Forty Best-practices Instructional Activities

Genre Analysis
Back to
40 Best-practices
Instructional Activities

Background: Text can be classified in one or more categories:
  • Descriptive writing paints word pictures or creates a strong impression in the reader’s mind.
  • Expository writing explains, defines, teaches, or expands a concept through example, metaphor, or anecdotes.
  • Persuasive writing convinces the reader to adopt a given point of view or urges the reader toward some specific action prompted by solid evidence.
  • Narrative writing tells a story that is centered on some question, tension, or conflict and that has a strong beginning, a high point, and a sense of resolution.
  • Informational writing provides an in-depth examination of a given subject, sometimes through a variety of means, including definition, analysis, comparison, and evaluation.
  • Technical writing increases the expertise of a targeted audience by explaining or clarifying information of a specialized nature. In
  • Clarification writing, a writer states whether s/he likes or dislikes something. The writer then supports his/her reasoning with three or more specific details and summarizes his/her opinion in a concluding sentence. Example: What is your favorite season? Why? Reflective or
  • Expressive writing includes personal writing such as journals, field notebooks or science logs, portfolios, and reflective/expressive poems.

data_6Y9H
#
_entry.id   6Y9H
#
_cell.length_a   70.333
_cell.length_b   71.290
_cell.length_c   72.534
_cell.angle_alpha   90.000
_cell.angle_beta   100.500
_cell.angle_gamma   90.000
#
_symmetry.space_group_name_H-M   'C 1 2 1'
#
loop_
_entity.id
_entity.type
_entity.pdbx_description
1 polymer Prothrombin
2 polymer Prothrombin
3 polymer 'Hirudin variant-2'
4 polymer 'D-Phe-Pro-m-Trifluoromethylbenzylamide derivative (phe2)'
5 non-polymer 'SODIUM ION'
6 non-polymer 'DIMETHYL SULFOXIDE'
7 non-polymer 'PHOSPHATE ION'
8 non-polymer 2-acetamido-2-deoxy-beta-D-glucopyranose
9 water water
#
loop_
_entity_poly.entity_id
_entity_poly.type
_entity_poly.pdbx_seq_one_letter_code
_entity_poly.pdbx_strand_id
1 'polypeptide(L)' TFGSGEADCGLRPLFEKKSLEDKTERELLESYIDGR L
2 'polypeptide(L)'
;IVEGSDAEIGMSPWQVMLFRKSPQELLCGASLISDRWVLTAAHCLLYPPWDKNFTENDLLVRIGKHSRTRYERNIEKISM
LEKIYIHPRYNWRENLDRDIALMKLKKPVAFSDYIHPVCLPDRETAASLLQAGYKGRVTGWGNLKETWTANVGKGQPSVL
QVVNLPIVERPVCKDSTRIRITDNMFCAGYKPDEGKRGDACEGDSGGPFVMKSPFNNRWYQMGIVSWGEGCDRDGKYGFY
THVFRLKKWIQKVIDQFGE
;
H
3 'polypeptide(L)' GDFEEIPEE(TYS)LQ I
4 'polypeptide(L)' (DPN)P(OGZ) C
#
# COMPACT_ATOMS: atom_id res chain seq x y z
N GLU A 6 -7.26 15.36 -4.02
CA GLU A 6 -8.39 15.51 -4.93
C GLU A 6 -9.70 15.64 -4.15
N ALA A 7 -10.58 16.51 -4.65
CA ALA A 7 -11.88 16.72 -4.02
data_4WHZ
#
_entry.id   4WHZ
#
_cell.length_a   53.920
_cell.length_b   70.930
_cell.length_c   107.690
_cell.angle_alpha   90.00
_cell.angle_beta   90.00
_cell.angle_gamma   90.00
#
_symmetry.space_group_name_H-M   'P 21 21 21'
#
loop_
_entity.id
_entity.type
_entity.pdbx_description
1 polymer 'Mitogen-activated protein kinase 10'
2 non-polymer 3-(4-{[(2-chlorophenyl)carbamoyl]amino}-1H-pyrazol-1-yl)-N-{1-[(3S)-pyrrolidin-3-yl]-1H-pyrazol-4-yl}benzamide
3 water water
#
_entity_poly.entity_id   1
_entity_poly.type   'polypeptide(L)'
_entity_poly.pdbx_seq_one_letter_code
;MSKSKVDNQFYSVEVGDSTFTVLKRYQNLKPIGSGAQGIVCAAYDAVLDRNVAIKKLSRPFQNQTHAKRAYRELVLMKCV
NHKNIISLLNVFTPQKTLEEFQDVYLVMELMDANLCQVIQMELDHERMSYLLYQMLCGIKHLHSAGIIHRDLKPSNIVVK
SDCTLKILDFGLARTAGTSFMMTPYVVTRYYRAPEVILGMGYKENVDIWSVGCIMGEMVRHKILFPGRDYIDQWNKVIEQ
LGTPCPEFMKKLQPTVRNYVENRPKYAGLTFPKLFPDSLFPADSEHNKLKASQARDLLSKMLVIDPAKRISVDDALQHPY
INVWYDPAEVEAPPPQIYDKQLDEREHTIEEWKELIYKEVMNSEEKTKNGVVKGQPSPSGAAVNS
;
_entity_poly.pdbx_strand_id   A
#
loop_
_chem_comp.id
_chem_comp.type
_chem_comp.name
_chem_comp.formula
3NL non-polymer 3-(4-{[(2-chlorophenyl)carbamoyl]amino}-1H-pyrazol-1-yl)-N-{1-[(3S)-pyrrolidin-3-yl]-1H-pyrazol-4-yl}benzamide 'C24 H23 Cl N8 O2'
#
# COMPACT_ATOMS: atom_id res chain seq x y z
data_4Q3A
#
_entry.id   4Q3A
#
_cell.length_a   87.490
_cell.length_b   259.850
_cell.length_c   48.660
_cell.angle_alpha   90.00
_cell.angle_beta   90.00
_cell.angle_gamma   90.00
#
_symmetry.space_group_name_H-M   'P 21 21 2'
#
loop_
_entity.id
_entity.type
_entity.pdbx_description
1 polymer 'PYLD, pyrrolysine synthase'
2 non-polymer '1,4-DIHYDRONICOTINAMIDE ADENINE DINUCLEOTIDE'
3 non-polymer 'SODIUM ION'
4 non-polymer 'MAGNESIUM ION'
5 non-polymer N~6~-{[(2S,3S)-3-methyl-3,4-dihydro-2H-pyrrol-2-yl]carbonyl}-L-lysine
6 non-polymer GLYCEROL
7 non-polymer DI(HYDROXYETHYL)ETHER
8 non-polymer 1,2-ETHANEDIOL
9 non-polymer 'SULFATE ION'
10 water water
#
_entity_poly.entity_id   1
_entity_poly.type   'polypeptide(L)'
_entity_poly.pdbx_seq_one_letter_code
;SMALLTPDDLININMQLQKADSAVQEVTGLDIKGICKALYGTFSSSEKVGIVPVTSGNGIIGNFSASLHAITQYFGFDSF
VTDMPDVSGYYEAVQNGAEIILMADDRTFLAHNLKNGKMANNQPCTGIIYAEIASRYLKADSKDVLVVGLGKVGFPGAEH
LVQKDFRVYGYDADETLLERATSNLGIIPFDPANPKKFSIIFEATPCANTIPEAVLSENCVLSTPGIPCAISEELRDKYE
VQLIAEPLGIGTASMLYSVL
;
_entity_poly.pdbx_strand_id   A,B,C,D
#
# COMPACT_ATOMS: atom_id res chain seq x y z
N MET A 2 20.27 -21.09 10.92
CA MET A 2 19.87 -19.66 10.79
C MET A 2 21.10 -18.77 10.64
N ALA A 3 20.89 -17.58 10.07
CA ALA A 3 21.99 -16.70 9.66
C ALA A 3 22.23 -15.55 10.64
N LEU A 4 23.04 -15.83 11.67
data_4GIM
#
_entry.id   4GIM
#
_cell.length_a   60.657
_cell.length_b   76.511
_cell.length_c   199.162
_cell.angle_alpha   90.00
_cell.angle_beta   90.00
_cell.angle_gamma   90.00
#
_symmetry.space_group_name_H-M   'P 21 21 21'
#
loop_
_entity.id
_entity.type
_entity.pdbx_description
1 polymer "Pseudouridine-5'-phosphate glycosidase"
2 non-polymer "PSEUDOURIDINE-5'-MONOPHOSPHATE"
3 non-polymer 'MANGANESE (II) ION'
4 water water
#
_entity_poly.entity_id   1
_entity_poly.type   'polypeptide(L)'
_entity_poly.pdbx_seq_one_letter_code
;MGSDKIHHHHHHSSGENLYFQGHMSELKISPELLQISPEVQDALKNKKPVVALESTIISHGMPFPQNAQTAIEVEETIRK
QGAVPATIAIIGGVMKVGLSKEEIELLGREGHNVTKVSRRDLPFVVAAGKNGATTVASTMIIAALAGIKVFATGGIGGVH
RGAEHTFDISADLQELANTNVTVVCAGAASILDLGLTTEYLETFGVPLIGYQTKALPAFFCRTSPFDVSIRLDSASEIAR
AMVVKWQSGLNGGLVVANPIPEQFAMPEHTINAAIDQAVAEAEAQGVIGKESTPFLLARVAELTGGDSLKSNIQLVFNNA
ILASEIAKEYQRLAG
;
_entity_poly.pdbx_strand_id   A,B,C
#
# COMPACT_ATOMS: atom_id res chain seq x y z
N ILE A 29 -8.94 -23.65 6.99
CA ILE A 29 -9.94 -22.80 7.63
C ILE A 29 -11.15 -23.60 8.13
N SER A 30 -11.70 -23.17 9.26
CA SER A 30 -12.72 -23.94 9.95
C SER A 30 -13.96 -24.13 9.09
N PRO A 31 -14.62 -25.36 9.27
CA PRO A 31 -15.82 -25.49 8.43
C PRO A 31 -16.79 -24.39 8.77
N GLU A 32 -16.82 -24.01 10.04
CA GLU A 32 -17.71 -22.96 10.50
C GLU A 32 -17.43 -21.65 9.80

Procedures: After reading a selection, students classify the text as descriptive, expository, persuasive, narrative, informational, technical, clarification, or expressive. They collect words, phrases, and sentences from the text to support their classification. Students may determine that a selection belongs in more than one category. Focus discussion and instruction on students’ reasoning rather than the choice of category.

Examples: Writing prompts for different genres are provided in the Reading and Writing Connection Lessons. See the Writer’s Workshop section of the lessons for samples.

Variations: Ask students to circle words that provide clues to the type of writing the text reveals. Invite students to rewrite a text in another form. For example, after reading an expository selection, students use the facts revealed about a topic to write a reflective response, an expressive poem, a persuasive editorial, or a fictional narrative.

Reading Strategies: Activate Prior Knowledge, Analyze Ideas from Text, Build Vocabulary, Identify Main Ideas and Details, Summarize Information, Synthesize Ideas, Make Connections, Identify Author’s Viewpoint and Purpose